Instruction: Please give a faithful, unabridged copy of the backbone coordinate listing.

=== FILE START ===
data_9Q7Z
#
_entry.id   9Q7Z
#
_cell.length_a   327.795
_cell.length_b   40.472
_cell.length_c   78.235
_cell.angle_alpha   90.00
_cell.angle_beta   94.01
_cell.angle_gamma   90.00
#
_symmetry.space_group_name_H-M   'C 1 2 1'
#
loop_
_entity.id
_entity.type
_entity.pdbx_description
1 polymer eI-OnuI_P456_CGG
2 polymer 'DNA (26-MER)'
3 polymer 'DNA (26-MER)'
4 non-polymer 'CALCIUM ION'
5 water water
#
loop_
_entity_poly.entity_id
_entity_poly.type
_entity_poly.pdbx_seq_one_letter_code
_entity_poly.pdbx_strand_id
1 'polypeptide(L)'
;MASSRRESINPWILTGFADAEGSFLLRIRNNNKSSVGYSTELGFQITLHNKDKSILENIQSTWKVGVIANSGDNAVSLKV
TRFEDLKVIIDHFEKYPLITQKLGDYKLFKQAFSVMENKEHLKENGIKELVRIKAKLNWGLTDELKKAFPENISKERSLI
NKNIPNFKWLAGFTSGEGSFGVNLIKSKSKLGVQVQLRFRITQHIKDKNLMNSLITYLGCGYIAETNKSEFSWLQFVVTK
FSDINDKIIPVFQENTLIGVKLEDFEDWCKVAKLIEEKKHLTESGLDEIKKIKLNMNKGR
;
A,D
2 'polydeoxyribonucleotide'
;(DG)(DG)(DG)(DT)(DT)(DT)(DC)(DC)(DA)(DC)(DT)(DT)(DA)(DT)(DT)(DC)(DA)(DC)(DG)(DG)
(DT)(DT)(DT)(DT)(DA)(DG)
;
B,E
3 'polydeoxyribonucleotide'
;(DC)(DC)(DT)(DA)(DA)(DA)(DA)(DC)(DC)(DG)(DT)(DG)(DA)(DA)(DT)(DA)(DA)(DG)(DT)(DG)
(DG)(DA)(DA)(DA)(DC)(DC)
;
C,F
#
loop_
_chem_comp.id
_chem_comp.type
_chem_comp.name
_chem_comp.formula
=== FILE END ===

data_9Q7Z
#
_entry.id   9Q7Z
#
_cell.length_a   327.795
_cell.length_b   40.472
_cell.length_c   78.235
_cell.angle_alpha   90.00
_cell.angle_beta   94.01
_cell.angle_gamma   90.00
#
_symmetry.space_group_name_H-M   'C 1 2 1'
#
loop_
_entity.id
_entity.type
_entity.pdbx_description
1 polymer eI-OnuI_P456_CGG
2 polymer 'DNA (26-MER)'
3 polymer 'DNA (26-MER)'
4 non-polymer 'CALCIUM ION'
5 water water
#
loop_
_entity_poly.entity_id
_entity_poly.type
_entity_poly.pdbx_seq_one_letter_code
_entity_poly.pdbx_strand_id
1 'polypeptide(L)'
;MASSRRESINPWILTGFADAEGSFLLRIRNNNKSSVGYSTELGFQITLHNKDKSILENIQSTWKVGVIANSGDNAVSLKV
TRFEDLKVIIDHFEKYPLITQKLGDYKLFKQAFSVMENKEHLKENGIKELVRIKAKLNWGLTDELKKAFPENISKERSLI
NKNIPNFKWLAGFTSGEGSFGVNLIKSKSKLGVQVQLRFRITQHIKDKNLMNSLITYLGCGYIAETNKSEFSWLQFVVTK
FSDINDKIIPVFQENTLIGVKLEDFEDWCKVAKLIEEKKHLTESGLDEIKKIKLNMNKGR
;
A,D
2 'polydeoxyribonucleotide'
;(DG)(DG)(DG)(DT)(DT)(DT)(DC)(DC)(DA)(DC)(DT)(DT)(DA)(DT)(DT)(DC)(DA)(DC)(DG)(DG)
(DT)(DT)(DT)(DT)(DA)(DG)
;
B,E
3 'polydeoxyribonucleotide'
;(DC)(DC)(DT)(DA)(DA)(DA)(DA)(DC)(DC)(DG)(DT)(DG)(DA)(DA)(DT)(DA)(DA)(DG)(DT)(DG)
(DG)(DA)(DA)(DA)(DC)(DC)
;
C,F
#
loop_
_chem_comp.id
_chem_comp.type
_chem_comp.name
_chem_comp.formula